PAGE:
On Wednesday 6 September 2023, the Conseil d'État held its second annual meeting after the summer break. It was attended by the Prime Minister, several members of the Government and representatives of major public institutions. The Conseil d'État’s Vice-President, Didier-Roland Tabuteau, reminded those present of the role of the Conseil d'État: underpinning the rule of law in France by ruling on disputes between citizens and the administration and advising the Government and Parliament on draft legislation and regulations. As such, the Conseil d'État is an observer of the strengths and weaknesses of public prosecution in France. Today’s report, presented by the Vice-President, addressed the question of the “last mile” of public policy, making recommendations for effective public policies that are tangible for users.
At this second annual meeting marking the start of the new session, the Vice-President spoke of the Conseil d'État’s place in our democracy and presented the institution's annual report on the “last mile” of public prosecution.
Continuously guaranteeing the rule of law, the expression of democracy
Didier-Roland Tabuteau reminded attendees that, in ruling on disputes between citizens and administrations, the Conseil d'État “guarantees the functioning of democracy and the pursuit of the general interest by applying the law”. Independent from the various parties, the administrative judge does not initiate proceedings and does not issue opinions. Their role is to ensure that the rules of law – which are decided by the people’s representatives and are the expression of democracy – are respected. The judge regulates these matters as closely as possible to the realities of the situation, with urgency if necessary, taking account of the consequences of these decisions and checking that they are implemented by the administration.
“The judge is not just another participant in the debates and controversies that shake society. They say where the law stands, they say it independently and they must be able to say it with peace of mind. Their decisions can be commented on, and rightly so; they can be challenged through legal channels, that is vital. But to denounce them as illegitimate, by attacking those who made them, is to call into question the rule of law.”
And when the Conseil d'État gives its opinion on draft laws and regulations, it looks after the general interest by ensuring that they are effective in achieving their objectives, understandable, applicable in practical terms, and comply with the law.
A report to ensure that public prosecution actually reaches its users
Through its role as judge and advisor, the Conseil d'État continuously assesses the strengths and weaknesses of public policies and supports changes to them. While the public expects a great deal from public prosecution, its effectiveness, and its ability to achieve its objectives and actually reach those it is intended for, face increasing scrutiny. Yet the COVID-19 pandemic has shown that it is possible to simplify, innovate and shorten decision-making chains to provide effective public services. Today, the Conseil d'État is publishing a report that sets out proposals to encourage administrations to simplify public policies so that they reach those for whom they are intended: the people themselves.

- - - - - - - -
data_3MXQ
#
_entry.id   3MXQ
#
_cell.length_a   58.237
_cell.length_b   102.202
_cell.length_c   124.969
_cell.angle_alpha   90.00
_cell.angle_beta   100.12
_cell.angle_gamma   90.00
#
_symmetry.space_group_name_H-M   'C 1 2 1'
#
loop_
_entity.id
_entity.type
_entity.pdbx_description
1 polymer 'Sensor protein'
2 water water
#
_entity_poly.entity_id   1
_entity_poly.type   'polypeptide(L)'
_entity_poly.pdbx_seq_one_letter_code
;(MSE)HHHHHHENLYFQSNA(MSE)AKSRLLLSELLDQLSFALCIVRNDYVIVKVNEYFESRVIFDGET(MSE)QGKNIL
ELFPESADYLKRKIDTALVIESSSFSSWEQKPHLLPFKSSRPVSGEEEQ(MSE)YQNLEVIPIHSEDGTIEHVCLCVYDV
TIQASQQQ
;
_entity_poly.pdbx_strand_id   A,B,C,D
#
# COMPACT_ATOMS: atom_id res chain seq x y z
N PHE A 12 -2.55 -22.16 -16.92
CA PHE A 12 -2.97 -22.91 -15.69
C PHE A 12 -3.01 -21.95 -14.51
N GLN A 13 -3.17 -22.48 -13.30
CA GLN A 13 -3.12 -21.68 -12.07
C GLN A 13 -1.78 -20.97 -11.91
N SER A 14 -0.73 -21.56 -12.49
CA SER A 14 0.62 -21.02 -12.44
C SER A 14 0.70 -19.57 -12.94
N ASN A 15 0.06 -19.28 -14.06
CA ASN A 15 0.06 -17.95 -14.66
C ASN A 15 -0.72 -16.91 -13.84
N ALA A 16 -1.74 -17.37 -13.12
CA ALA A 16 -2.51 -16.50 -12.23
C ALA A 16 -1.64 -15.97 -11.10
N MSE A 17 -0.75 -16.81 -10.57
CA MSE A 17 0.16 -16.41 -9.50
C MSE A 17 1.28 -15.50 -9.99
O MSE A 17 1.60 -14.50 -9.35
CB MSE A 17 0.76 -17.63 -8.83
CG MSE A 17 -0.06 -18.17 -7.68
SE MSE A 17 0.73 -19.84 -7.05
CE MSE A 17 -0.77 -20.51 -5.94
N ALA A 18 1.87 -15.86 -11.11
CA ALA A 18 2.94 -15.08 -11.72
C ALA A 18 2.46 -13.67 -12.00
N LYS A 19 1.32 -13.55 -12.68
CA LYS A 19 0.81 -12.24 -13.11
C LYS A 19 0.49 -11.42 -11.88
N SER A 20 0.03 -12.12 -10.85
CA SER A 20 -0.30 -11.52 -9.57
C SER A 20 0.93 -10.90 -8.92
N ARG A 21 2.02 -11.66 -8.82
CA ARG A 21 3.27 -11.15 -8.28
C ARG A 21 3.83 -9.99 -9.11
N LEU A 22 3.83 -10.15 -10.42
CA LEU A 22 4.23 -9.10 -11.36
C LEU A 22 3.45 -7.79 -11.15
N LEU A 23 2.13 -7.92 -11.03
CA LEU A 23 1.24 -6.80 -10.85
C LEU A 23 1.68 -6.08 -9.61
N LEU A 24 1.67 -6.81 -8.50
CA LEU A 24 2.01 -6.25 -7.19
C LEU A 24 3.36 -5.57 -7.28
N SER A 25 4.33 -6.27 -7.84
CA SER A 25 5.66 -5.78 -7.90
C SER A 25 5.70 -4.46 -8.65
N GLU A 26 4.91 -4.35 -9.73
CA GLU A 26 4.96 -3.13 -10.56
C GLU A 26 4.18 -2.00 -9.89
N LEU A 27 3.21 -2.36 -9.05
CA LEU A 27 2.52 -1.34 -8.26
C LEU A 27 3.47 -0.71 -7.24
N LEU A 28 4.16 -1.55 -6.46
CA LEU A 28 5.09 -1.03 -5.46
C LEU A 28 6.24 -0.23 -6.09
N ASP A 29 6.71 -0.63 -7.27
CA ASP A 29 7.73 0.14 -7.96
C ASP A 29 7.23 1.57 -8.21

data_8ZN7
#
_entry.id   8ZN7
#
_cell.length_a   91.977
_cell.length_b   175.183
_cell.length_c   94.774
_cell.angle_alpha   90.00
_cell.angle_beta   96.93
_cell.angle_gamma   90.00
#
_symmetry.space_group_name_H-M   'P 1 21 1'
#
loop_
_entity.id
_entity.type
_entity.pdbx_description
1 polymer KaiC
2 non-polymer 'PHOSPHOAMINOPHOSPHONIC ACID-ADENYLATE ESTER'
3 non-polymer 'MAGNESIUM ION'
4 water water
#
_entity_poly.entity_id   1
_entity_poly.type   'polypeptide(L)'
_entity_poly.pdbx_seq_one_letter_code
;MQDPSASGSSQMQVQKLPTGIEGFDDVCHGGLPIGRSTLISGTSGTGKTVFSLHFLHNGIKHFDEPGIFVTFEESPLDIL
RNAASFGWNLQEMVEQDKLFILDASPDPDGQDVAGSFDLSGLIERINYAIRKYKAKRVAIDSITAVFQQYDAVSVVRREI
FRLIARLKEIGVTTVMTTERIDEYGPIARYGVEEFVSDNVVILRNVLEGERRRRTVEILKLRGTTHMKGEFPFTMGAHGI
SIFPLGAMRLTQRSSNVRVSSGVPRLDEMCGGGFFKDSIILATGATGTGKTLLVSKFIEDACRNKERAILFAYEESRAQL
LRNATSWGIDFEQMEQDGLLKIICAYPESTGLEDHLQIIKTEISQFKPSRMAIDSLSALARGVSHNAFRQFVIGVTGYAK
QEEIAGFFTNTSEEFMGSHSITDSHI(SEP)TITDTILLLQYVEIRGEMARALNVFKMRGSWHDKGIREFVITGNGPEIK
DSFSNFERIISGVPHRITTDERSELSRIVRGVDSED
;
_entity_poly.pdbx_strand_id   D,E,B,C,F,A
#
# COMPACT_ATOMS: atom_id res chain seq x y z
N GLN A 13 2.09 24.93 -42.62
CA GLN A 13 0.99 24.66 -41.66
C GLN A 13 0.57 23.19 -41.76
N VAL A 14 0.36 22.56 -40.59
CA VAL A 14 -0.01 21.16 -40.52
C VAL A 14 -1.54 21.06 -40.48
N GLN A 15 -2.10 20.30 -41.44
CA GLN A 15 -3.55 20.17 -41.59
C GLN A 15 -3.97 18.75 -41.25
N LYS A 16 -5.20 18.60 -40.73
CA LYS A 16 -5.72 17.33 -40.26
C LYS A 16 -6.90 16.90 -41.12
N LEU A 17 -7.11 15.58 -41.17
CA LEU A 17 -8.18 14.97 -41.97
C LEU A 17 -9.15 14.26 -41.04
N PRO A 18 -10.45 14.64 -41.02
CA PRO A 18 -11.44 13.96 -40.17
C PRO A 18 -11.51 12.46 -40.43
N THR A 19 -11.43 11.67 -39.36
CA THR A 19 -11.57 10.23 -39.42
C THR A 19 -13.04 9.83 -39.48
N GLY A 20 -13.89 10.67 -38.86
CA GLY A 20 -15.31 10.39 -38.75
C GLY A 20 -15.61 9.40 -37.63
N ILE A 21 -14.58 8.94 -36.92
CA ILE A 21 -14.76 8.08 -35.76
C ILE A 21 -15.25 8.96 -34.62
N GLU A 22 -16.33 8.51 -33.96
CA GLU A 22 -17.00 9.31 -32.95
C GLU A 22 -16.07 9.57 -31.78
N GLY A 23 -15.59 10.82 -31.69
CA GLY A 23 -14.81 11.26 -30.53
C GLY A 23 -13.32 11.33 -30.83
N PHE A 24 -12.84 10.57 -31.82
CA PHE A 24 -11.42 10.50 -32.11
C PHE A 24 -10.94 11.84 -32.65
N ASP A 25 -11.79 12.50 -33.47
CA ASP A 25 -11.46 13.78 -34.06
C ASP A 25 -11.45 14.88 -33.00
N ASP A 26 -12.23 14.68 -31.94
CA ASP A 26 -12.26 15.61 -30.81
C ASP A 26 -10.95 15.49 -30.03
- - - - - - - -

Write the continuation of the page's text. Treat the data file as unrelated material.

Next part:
“We must start with the user, to analyse how public policies reach, or fail to reach, those for whom they are intended, and how they achieve, or fail to achieve, the objectives set by public authorities. The Conseil d'État is committed to understanding the practical impact of the law on people's lives in its day-to-day work as a judge and advisor. This report is a cross-disciplinary attempt to do just that, drawing lessons from both successes and failures.”
Following a cross-disciplinary analysis of what works and what does not, the Vice-President of the Conseil d'État observed that a gap has opened up, in recent decades, between the expectations of users (who have themselves changed a great deal) and the actions of public bodies (which have also undergone profound transformation). This gap is contributing to “a growing crisis of confidence among our fellow citizens”.
The Conseil d'État has put forward 12 proposals based on three objectives: firstly, proximity, by proposing concrete, operational solutions to bring public prosecution closer to users; secondly, pragmatism, by listening to citizens to understand their needs and working with them to devise appropriate solutions, and by incorporating complexity into the administration so as not to burden users with it; and thirdly, trust, by valuing public sector workers and public servants on the ground, and giving them room to manoeuvre so that they can adapt the responses they provide.
“These proposals do not call for major reforms, but for a great deal of ambition to bring about tangible and far-reaching changes in the work of the administration so that the last mile is effectively covered.”
Find out more:
- Watch the meeting marking the new session of the Conseil d’État
- Read the Vice-President’s speech
- Read the report “The user from the first to the last mile of public prosecution: a question of effectiveness and a democratic necessity” [in French]